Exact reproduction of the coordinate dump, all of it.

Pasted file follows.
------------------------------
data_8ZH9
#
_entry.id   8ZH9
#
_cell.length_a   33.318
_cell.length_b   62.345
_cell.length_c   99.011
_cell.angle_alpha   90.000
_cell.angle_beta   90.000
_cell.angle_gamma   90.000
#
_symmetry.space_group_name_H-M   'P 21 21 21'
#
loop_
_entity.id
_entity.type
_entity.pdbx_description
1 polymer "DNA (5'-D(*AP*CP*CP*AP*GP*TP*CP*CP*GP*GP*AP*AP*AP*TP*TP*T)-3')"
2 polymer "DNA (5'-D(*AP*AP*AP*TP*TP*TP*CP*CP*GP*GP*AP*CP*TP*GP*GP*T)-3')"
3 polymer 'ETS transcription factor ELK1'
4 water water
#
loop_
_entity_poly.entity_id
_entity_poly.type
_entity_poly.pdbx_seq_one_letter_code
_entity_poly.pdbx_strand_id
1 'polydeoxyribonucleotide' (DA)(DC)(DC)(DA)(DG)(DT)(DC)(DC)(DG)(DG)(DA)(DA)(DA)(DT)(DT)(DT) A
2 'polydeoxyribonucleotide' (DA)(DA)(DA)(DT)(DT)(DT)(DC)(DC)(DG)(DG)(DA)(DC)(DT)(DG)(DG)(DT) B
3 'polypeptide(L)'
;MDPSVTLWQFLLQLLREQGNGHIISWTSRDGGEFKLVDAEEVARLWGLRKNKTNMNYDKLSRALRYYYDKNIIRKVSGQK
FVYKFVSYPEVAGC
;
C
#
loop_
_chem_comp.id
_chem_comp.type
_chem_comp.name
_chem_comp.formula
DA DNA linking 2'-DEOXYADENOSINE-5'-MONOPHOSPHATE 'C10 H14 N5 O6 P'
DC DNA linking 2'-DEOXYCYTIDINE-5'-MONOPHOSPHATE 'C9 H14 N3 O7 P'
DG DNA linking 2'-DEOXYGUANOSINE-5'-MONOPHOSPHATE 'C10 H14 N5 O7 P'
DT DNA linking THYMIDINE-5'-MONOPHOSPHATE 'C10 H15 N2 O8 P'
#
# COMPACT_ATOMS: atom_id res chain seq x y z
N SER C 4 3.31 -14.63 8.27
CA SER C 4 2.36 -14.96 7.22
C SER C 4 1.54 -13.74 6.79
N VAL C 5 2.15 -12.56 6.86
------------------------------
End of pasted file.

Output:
data_8ZH9
#
_entry.id   8ZH9
#
_cell.length_a   33.318
_cell.length_b   62.345
_cell.length_c   99.011
_cell.angle_alpha   90.000
_cell.angle_beta   90.000
_cell.angle_gamma   90.000
#
_symmetry.space_group_name_H-M   'P 21 21 21'
#
loop_
_entity.id
_entity.type
_entity.pdbx_description
1 polymer "DNA (5'-D(*AP*CP*CP*AP*GP*TP*CP*CP*GP*GP*AP*AP*AP*TP*TP*T)-3')"
2 polymer "DNA (5'-D(*AP*AP*AP*TP*TP*TP*CP*CP*GP*GP*AP*CP*TP*GP*GP*T)-3')"
3 polymer 'ETS transcription factor ELK1'
4 water water
#
loop_
_entity_poly.entity_id
_entity_poly.type
_entity_poly.pdbx_seq_one_letter_code
_entity_poly.pdbx_strand_id
1 'polydeoxyribonucleotide' (DA)(DC)(DC)(DA)(DG)(DT)(DC)(DC)(DG)(DG)(DA)(DA)(DA)(DT)(DT)(DT) A
2 'polydeoxyribonucleotide' (DA)(DA)(DA)(DT)(DT)(DT)(DC)(DC)(DG)(DG)(DA)(DC)(DT)(DG)(DG)(DT) B
3 'polypeptide(L)'
;MDPSVTLWQFLLQLLREQGNGHIISWTSRDGGEFKLVDAEEVARLWGLRKNKTNMNYDKLSRALRYYYDKNIIRKVSGQK
FVYKFVSYPEVAGC
;
C
#
loop_
_chem_comp.id
_chem_comp.type
_chem_comp.name
_chem_comp.formula
DA DNA linking 2'-DEOXYADENOSINE-5'-MONOPHOSPHATE 'C10 H14 N5 O6 P'
DC DNA linking 2'-DEOXYCYTIDINE-5'-MONOPHOSPHATE 'C9 H14 N3 O7 P'
DG DNA linking 2'-DEOXYGUANOSINE-5'-MONOPHOSPHATE 'C10 H14 N5 O7 P'
DT DNA linking THYMIDINE-5'-MONOPHOSPHATE 'C10 H15 N2 O8 P'
#
# COMPACT_ATOMS: atom_id res chain seq x y z
N SER C 4 3.31 -14.63 8.27
CA SER C 4 2.36 -14.96 7.22
C SER C 4 1.54 -13.74 6.79
N VAL C 5 2.15 -12.56 6.86